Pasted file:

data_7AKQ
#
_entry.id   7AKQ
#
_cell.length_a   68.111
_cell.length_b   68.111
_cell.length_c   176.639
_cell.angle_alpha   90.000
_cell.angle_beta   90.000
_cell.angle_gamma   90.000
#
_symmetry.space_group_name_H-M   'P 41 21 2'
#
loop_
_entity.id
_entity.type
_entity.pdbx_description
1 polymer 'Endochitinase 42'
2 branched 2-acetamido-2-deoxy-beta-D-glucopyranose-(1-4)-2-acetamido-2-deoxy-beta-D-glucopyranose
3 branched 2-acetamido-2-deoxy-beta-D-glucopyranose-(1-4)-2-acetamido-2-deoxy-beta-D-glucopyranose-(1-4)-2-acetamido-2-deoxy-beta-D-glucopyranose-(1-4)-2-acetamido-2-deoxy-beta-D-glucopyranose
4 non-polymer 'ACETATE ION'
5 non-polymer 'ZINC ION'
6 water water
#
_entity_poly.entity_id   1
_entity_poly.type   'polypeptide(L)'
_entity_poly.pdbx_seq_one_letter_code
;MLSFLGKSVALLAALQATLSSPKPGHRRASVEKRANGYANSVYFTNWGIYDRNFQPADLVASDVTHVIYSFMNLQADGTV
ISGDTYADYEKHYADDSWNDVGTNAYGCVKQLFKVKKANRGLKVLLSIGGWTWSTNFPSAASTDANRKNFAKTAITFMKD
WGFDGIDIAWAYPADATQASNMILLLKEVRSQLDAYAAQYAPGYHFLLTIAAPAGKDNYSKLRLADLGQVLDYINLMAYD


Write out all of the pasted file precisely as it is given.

data_7AKQ
#
_entry.id   7AKQ
#
_cell.length_a   68.111
_cell.length_b   68.111
_cell.length_c   176.639
_cell.angle_alpha   90.000
_cell.angle_beta   90.000
_cell.angle_gamma   90.000
#
_symmetry.space_group_name_H-M   'P 41 21 2'
#
loop_
_entity.id
_entity.type
_entity.pdbx_description
1 polymer 'Endochitinase 42'
2 branched 2-acetamido-2-deoxy-beta-D-glucopyranose-(1-4)-2-acetamido-2-deoxy-beta-D-glucopyranose
3 branched 2-acetamido-2-deoxy-beta-D-glucopyranose-(1-4)-2-acetamido-2-deoxy-beta-D-glucopyranose-(1-4)-2-acetamido-2-deoxy-beta-D-glucopyranose-(1-4)-2-acetamido-2-deoxy-beta-D-glucopyranose
4 non-polymer 'ACETATE ION'
5 non-polymer 'ZINC ION'
6 water water
#
_entity_poly.entity_id   1
_entity_poly.type   'polypeptide(L)'
_entity_poly.pdbx_seq_one_letter_code
;MLSFLGKSVALLAALQATLSSPKPGHRRASVEKRANGYANSVYFTNWGIYDRNFQPADLVASDVTHVIYSFMNLQADGTV
ISGDTYADYEKHYADDSWNDVGTNAYGCVKQLFKVKKANRGLKVLLSIGGWTWSTNFPSAASTDANRKNFAKTAITFMKD
WGFDGIDIAWAYPADATQASNMILLLKEVRSQLDAYAAQYAPGYHFLLTIAAPAGKDNYSKLRLADLGQVLDYINLMAYD